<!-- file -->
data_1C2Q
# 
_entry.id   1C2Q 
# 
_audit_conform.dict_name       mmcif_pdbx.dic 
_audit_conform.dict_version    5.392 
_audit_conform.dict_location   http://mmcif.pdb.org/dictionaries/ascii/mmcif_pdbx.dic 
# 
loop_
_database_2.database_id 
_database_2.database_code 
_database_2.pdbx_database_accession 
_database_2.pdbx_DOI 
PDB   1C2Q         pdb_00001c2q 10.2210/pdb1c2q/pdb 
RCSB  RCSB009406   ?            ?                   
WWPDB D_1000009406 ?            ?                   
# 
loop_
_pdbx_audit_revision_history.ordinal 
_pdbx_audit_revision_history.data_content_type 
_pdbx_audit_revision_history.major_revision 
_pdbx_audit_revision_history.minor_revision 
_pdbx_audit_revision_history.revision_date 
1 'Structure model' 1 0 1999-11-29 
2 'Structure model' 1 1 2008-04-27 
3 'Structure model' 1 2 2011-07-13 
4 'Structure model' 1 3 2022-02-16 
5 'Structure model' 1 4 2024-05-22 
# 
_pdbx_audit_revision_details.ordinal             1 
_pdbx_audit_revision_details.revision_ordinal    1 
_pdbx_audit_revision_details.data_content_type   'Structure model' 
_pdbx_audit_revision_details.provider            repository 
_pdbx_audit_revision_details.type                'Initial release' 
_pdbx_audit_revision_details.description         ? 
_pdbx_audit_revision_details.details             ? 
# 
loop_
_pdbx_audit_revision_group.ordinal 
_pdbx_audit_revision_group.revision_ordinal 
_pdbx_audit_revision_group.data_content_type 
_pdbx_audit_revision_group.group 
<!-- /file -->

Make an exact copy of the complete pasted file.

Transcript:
data_1C2Q
# 
_entry.id   1C2Q 
# 
_audit_conform.dict_name       mmcif_pdbx.dic 
_audit_conform.dict_version    5.392 
_audit_conform.dict_location   http://mmcif.pdb.org/dictionaries/ascii/mmcif_pdbx.dic 
# 
loop_
_database_2.database_id 
_database_2.database_code 
_database_2.pdbx_database_accession 
_database_2.pdbx_DOI 
PDB   1C2Q         pdb_00001c2q 10.2210/pdb1c2q/pdb 
RCSB  RCSB009406   ?            ?                   
WWPDB D_1000009406 ?            ?                   
# 
loop_
_pdbx_audit_revision_history.ordinal 
_pdbx_audit_revision_history.data_content_type 
_pdbx_audit_revision_history.major_revision 
_pdbx_audit_revision_history.minor_revision 
_pdbx_audit_revision_history.revision_date 
1 'Structure model' 1 0 1999-11-29 
2 'Structure model' 1 1 2008-04-27 
3 'Structure model' 1 2 2011-07-13 
4 'Structure model' 1 3 2022-02-16 
5 'Structure model' 1 4 2024-05-22 
# 
_pdbx_audit_revision_details.ordinal             1 
_pdbx_audit_revision_details.revision_ordinal    1 
_pdbx_audit_revision_details.data_content_type   'Structure model' 
_pdbx_audit_revision_details.provider            repository 
_pdbx_audit_revision_details.type                'Initial release' 
_pdbx_audit_revision_details.description         ? 
_pdbx_audit_revision_details.details             ? 
# 
loop_
_pdbx_audit_revision_group.ordinal 
_pdbx_audit_revision_group.revision_ordinal 
_pdbx_audit_revision_group.data_content_type 
_pdbx_audit_revision_group.group 